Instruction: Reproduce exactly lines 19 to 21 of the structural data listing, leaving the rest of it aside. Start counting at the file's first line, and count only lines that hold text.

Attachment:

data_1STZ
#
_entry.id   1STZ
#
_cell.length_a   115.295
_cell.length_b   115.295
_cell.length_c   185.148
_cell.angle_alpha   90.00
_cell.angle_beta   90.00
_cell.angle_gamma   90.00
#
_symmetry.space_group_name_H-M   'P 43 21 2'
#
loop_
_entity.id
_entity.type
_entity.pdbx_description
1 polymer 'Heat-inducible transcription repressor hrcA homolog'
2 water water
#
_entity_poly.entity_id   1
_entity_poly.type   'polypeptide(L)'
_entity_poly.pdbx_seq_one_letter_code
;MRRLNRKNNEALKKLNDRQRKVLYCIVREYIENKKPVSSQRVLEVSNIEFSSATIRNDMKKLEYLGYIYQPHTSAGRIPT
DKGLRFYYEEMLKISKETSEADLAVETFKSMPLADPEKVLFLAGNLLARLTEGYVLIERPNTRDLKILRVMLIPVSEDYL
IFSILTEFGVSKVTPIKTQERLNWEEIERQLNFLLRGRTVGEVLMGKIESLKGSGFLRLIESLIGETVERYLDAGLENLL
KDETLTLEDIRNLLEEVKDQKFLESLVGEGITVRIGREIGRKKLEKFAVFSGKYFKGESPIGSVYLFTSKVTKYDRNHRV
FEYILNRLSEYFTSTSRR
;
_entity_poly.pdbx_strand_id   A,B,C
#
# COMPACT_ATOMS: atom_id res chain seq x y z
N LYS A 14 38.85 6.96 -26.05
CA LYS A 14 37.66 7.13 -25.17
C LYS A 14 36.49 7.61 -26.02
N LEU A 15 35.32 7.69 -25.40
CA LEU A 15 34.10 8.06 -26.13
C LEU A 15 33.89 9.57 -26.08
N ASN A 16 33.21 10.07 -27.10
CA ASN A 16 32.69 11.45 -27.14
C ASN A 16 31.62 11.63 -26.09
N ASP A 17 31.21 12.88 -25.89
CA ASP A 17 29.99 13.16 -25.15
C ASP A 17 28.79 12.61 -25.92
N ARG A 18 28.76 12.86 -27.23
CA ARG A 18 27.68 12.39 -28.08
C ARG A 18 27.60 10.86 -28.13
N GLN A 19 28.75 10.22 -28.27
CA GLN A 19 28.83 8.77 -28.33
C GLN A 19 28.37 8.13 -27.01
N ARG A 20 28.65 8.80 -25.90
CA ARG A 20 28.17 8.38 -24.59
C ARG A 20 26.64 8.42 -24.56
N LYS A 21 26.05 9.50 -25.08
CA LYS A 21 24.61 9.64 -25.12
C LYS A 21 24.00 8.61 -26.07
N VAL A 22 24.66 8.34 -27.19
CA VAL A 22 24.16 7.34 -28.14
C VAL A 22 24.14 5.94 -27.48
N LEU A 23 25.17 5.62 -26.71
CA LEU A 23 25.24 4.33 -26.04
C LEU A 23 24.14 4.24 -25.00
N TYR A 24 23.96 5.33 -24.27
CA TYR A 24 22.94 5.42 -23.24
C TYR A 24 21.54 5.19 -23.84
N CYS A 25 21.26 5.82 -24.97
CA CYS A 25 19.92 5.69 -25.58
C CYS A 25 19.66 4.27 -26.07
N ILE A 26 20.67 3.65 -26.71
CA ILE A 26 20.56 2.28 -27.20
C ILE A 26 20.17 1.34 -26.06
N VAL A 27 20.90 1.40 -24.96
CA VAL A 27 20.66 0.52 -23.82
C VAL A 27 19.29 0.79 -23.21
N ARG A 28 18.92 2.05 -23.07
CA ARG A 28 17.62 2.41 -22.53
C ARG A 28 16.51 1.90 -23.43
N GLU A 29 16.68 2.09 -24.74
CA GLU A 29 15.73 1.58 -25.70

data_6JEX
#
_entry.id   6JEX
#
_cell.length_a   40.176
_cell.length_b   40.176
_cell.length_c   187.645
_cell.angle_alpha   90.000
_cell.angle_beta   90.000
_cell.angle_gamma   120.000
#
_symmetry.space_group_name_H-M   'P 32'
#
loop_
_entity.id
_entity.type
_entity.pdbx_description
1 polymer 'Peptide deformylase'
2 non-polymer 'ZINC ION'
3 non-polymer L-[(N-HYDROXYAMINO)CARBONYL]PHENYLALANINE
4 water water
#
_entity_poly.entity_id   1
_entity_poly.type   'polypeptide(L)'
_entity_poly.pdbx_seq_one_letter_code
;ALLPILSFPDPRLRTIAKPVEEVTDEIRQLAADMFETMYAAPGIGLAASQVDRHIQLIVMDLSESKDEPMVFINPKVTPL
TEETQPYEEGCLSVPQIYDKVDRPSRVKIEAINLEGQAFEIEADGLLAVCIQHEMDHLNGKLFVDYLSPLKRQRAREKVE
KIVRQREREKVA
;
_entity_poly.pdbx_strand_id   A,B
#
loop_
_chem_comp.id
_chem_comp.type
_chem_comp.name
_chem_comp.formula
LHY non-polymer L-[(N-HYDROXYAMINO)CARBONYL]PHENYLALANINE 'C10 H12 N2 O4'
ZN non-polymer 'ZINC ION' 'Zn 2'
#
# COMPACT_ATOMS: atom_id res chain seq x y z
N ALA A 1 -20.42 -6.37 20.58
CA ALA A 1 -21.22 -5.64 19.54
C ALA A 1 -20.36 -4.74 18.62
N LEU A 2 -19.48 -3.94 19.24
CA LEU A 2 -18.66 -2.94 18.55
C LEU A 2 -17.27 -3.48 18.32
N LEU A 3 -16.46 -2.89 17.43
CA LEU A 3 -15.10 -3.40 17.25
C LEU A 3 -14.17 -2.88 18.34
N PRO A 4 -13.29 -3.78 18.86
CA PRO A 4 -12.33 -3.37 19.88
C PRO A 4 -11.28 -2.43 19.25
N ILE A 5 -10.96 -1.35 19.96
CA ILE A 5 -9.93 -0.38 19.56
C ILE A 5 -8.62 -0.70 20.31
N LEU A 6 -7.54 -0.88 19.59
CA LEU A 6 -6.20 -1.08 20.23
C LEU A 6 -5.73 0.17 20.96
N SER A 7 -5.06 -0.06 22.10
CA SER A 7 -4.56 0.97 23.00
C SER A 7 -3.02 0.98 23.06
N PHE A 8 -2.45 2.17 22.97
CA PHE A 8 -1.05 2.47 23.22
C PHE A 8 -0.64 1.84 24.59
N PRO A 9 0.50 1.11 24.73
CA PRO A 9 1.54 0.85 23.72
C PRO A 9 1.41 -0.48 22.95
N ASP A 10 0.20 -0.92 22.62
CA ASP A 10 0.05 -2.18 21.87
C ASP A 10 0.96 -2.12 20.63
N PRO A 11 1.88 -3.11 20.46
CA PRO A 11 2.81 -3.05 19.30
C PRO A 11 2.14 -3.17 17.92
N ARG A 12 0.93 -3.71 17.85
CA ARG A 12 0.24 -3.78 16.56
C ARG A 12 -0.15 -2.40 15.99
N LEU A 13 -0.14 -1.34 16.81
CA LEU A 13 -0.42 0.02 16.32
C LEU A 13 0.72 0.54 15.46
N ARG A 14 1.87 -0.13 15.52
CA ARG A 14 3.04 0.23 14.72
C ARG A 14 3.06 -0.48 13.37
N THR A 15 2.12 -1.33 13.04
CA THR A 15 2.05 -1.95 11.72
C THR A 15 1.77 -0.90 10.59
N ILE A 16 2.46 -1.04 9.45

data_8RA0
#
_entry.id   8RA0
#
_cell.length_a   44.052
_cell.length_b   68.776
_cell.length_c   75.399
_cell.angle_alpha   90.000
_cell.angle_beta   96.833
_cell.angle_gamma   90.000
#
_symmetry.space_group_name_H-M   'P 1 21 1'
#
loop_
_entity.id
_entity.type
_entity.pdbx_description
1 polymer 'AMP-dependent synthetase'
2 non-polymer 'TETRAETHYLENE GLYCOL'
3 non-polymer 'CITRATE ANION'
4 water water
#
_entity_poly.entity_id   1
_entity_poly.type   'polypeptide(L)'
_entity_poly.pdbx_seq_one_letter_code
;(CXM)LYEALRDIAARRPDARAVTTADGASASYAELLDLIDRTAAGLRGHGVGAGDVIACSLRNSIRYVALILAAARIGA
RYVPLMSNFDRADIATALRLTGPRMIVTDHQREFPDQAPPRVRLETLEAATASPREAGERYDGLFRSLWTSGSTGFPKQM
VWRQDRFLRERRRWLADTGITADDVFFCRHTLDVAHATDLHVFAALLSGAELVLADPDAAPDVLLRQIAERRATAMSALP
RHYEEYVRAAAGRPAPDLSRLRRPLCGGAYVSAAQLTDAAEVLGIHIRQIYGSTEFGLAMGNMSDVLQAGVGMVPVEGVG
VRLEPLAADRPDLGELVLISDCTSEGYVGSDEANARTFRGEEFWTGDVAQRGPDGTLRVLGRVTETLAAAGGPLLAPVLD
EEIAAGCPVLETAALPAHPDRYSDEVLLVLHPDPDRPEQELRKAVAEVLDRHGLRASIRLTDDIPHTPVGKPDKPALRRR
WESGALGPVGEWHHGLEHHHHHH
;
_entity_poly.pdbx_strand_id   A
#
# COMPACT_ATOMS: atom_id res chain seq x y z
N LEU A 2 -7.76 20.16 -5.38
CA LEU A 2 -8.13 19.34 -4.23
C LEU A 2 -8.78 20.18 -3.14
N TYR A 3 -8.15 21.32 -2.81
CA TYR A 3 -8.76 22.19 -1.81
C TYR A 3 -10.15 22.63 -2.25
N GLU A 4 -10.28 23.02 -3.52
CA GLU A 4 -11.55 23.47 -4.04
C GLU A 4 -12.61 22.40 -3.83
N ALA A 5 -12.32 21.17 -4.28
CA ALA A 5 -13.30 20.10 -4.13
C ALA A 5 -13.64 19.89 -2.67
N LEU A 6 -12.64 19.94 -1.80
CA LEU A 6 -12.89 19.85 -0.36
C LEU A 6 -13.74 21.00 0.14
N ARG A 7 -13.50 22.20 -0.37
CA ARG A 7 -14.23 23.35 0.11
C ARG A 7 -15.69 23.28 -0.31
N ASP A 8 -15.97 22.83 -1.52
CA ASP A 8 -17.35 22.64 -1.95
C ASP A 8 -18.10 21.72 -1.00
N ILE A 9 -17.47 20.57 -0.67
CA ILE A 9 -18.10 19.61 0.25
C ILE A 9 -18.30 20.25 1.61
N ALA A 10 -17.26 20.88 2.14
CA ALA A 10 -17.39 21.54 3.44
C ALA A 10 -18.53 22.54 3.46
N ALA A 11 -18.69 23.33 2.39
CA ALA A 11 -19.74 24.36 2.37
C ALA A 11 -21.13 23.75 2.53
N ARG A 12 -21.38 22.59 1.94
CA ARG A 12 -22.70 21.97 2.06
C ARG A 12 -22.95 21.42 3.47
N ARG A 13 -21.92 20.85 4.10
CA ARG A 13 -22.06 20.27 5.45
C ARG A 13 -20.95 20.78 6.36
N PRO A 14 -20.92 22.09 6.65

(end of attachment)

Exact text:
2 water water
#
_entity_poly.entity_id   1